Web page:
John Lewis warns of WhatsApp scam that promises £100 worth of vouchers

Users have been encouraged to delete the message immediately

If you’re a WhatsApp user, beware of a fraudulent link that advertises a John Lewis voucher giveaway.

According to Metro, there’s a fake link spreading across WhatsApp that encourages people to answer questions and take part in a giveaway for John Lewis vouchers.

When users click the link, they’re also prompted to answer some personal questions such as their address and WhatsApp information, which can be dangerous when they fall into the wrong hands.

The scam encourages people to send the offer on to other contacts too, which is why it’s able to spread across the app so quickly. People have been caught out by how convincing it looks, as it’s been designed to look like a real Facebook page.

What’s worse is that there are comments too from supposed winners, who could easily resemble real people at first glance.

The fake message reads, ‘John Lewis is giving away £100 Voucher to celebrate its 96th anniversary. Get your free Voucher at [web address]. Enjoy and thanks me later.’

Once the link is opened, the website asks if you’ve ever bought anything from John Lewis, and has a banner at the top displaying ‘remaining vouchers’ to further convince people it’s real.

John Lewis has responded to questions about the legitimacy of this giveaway. In one tweet, they wrote, ‘This offer was not sent by ourselves, and is not genuine. Please do not click on any link or add any of your details. We’ve flagged this to the relevant team within our business.’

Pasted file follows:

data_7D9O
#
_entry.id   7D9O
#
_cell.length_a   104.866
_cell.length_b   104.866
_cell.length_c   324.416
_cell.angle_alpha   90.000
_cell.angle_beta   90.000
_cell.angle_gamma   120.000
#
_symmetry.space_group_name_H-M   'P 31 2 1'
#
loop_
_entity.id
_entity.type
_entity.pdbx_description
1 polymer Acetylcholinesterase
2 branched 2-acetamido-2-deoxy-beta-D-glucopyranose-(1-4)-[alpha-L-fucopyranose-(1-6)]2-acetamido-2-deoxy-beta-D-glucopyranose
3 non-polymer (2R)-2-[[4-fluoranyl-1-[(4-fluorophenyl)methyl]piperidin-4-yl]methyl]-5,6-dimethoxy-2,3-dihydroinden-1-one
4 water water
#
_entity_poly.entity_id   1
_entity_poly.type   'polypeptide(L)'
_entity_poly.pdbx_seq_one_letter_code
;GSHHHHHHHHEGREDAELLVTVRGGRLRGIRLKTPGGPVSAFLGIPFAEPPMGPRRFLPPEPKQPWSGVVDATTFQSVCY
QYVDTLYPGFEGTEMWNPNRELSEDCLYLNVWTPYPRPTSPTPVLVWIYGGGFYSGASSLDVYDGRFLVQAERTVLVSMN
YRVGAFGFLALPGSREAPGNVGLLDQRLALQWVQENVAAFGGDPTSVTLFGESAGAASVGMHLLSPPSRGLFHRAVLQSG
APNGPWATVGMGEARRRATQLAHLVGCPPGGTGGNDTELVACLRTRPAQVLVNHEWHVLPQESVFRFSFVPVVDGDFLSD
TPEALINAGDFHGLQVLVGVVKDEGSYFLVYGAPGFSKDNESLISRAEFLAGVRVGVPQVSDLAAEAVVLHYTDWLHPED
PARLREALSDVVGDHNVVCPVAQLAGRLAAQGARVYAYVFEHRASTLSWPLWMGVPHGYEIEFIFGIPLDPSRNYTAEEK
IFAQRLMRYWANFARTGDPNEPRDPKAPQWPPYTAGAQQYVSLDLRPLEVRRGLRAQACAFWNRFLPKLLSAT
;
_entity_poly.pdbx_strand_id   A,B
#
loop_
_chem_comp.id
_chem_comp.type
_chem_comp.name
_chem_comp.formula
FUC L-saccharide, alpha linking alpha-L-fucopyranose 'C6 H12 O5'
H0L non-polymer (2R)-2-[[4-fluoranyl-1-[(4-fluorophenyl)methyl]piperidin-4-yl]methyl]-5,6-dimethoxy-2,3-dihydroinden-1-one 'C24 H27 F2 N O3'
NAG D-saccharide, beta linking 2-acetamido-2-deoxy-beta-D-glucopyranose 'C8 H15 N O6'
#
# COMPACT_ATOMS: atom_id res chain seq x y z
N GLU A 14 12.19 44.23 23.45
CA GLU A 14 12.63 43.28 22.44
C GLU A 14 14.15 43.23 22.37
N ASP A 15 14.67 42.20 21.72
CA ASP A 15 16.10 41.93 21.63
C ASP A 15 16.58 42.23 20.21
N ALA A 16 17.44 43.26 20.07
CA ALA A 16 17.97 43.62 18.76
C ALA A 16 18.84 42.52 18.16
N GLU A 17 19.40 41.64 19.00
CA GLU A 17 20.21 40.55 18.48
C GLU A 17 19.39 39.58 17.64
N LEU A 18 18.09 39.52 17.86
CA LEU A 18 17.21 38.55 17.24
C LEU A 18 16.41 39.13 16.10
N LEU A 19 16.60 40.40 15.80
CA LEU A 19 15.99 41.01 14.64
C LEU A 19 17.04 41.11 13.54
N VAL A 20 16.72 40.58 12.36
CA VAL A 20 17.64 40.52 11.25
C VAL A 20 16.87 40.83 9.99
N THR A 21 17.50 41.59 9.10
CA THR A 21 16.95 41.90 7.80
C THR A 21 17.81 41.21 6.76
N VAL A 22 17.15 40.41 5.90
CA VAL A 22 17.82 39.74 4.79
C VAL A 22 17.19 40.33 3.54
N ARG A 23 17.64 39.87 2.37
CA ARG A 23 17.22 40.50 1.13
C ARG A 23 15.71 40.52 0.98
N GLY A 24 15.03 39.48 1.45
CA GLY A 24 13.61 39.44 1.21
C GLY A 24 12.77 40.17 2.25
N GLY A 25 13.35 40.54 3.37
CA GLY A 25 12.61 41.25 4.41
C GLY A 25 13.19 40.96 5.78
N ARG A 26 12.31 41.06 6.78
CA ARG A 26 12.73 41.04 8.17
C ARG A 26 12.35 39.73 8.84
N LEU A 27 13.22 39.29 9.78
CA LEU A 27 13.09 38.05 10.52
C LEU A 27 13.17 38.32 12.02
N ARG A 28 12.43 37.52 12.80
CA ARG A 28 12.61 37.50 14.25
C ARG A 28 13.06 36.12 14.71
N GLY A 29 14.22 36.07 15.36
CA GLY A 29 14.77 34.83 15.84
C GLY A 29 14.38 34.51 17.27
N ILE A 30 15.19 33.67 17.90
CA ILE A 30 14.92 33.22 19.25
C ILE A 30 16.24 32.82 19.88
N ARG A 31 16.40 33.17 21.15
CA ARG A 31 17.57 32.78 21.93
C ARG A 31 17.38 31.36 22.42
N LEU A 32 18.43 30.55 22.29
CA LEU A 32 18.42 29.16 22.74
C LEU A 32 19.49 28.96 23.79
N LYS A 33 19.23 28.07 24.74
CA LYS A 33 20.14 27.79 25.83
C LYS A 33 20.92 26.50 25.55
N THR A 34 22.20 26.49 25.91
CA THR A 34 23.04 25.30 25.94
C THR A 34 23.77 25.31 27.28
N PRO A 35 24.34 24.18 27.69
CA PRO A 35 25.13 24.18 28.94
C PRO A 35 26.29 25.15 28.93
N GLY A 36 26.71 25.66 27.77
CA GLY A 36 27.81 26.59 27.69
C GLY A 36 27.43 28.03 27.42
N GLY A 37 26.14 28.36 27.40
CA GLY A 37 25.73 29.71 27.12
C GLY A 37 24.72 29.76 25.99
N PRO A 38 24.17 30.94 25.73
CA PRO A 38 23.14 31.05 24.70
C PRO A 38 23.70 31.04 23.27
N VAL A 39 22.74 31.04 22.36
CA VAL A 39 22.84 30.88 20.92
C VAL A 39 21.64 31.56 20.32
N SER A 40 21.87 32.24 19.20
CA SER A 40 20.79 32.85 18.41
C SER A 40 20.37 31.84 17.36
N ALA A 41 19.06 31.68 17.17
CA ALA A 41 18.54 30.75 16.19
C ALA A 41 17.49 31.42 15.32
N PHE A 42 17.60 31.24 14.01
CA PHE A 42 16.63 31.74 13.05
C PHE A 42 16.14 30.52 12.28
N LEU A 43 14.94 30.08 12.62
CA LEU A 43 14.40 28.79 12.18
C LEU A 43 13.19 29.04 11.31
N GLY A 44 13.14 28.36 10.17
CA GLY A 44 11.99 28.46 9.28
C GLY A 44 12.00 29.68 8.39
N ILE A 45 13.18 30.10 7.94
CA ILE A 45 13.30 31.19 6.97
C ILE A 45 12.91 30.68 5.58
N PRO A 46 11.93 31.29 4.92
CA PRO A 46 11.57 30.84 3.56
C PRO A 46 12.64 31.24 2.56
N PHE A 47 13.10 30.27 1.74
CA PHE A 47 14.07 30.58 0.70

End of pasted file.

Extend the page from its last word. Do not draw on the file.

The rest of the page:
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Speaking to Metro, David Emm, researcher at security firm Kaspersky said, “Scammers are attempting to appear legitimate by basing their scams around the John Lewis name, a trusted UK retailer. They’re hoping that unsuspecting shoppers will click on it and disclose personal details.

“Our researchers have found that there has been a 15% increase in e-commerce attacks, highlighting that shoppers are now more vulnerable than ever.

“Typically, we associate e-commerce attacks with phishing emails that direct shoppers to submission forms where their personal and banking details can be stolen, but it is becoming increasingly common for criminals to monitor the screens of consumers remotely through malware attached to websites and mobile applications.”

A spokeswoman for John Lewis added, “John Lewis & Partners takes cybersecurity very seriously. We’re aware of the fake voucher scam which is being circulated via WhatsApp. If a customer receives the scam message they should delete it immediately and avoid clicking on the link.

“We’ve alerted Action Fraud and are investigating further as a matter of priority.”

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